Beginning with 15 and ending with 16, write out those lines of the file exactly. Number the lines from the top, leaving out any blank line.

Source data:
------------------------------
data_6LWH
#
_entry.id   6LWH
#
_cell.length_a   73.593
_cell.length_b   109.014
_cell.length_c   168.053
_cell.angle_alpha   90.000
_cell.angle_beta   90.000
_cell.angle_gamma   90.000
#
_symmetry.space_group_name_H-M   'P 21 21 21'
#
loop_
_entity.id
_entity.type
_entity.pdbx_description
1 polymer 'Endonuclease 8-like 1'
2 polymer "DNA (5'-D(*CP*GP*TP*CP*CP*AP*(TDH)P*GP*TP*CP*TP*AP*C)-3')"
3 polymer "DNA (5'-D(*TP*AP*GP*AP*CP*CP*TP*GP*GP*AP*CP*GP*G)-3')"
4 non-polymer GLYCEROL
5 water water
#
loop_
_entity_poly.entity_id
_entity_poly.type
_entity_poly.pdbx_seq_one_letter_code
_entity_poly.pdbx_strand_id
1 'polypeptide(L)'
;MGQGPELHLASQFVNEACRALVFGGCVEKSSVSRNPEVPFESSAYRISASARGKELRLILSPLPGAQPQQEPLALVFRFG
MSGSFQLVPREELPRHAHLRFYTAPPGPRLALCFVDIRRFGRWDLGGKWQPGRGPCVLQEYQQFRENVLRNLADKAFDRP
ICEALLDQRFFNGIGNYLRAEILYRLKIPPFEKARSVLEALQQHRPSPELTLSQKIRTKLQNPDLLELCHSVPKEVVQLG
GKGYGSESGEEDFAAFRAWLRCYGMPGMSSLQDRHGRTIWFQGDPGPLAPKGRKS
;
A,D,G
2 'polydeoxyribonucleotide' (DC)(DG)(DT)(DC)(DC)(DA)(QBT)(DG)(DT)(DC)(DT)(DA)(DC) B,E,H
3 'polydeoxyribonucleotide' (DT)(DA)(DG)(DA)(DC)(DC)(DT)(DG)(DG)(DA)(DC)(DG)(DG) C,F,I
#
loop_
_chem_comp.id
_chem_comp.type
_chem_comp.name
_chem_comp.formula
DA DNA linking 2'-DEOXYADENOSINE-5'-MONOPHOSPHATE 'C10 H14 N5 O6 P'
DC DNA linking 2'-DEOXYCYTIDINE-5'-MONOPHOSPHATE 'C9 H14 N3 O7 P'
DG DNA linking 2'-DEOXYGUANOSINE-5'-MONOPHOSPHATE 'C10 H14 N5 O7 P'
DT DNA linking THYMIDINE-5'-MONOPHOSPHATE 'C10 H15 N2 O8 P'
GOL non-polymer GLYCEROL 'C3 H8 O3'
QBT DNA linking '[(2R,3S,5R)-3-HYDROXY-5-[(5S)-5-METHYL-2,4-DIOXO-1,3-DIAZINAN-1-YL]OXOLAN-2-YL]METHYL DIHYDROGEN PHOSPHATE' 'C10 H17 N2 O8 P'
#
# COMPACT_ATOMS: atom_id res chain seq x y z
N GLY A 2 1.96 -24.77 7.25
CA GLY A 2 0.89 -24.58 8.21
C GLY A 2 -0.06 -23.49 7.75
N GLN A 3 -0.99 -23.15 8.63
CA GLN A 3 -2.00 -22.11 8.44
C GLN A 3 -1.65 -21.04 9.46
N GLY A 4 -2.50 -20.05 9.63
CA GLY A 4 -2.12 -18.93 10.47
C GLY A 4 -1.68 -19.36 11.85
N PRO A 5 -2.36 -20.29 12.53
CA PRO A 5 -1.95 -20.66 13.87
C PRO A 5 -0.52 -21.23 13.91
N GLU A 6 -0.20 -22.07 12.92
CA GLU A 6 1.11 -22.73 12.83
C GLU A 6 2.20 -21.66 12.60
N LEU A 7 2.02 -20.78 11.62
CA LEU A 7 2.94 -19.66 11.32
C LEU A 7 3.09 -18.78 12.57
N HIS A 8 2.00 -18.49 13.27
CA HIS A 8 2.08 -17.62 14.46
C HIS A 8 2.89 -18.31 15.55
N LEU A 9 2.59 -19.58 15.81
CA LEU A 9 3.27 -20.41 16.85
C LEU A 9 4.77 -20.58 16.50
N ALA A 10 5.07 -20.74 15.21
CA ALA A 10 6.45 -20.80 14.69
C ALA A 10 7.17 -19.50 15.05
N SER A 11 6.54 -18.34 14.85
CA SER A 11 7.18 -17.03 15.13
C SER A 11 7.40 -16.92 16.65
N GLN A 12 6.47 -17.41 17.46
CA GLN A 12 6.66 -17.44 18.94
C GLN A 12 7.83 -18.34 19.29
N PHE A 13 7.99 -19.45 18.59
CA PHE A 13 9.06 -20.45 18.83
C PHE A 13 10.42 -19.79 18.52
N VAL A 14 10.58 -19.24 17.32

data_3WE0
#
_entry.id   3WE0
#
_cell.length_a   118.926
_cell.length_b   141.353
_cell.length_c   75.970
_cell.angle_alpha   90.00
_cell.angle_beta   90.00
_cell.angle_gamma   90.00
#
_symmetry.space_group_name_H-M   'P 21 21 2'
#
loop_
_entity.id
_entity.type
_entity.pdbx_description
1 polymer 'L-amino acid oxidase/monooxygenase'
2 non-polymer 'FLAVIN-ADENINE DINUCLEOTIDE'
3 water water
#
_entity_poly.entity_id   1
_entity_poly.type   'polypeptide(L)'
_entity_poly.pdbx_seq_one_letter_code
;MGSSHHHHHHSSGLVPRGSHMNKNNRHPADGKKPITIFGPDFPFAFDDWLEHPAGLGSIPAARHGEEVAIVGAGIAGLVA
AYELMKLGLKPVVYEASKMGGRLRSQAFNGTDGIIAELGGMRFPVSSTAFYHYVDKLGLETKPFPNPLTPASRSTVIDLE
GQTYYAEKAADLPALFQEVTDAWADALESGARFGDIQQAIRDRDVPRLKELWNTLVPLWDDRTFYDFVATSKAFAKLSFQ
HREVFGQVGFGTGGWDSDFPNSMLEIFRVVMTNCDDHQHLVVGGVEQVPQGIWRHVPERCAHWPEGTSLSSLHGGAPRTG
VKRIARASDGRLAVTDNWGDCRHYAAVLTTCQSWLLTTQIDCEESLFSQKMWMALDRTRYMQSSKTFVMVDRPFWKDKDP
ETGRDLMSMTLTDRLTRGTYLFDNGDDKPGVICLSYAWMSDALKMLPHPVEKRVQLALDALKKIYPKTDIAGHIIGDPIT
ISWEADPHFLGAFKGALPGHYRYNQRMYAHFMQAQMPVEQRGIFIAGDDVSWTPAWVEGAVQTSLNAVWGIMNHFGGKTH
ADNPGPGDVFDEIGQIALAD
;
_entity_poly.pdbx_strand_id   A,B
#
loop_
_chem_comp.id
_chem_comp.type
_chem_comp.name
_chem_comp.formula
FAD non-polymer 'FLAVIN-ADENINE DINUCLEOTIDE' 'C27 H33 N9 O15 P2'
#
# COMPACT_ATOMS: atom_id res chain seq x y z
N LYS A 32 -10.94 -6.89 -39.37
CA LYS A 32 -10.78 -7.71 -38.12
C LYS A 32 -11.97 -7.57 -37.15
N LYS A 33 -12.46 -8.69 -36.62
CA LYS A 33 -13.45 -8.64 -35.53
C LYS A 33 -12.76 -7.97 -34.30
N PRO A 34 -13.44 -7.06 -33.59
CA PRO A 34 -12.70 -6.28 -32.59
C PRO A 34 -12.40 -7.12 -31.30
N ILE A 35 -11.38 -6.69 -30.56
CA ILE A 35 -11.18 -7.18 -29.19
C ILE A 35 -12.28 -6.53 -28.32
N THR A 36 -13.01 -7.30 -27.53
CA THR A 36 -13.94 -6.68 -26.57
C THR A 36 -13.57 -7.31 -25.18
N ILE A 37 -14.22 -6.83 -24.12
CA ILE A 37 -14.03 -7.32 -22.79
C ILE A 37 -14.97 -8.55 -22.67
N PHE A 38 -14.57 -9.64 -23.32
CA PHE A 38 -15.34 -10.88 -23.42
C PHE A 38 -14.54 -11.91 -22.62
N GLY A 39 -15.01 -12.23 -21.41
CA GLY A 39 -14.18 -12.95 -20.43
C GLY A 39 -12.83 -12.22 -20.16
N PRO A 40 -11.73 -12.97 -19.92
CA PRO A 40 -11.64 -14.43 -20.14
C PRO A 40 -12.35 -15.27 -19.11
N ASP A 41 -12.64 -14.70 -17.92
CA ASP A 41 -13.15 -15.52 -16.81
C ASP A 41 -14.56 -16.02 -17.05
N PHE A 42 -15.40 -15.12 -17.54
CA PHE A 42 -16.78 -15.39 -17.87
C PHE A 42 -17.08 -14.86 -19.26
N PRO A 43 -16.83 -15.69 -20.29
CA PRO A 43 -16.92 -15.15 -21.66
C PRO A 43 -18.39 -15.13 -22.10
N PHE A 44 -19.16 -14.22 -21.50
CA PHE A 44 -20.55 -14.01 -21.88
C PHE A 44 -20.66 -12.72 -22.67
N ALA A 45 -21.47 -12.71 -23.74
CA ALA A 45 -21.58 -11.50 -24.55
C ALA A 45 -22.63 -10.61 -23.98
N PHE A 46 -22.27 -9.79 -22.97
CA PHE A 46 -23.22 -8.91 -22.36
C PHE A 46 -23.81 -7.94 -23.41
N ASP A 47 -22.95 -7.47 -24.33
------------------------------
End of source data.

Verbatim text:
_entity.id
_entity.type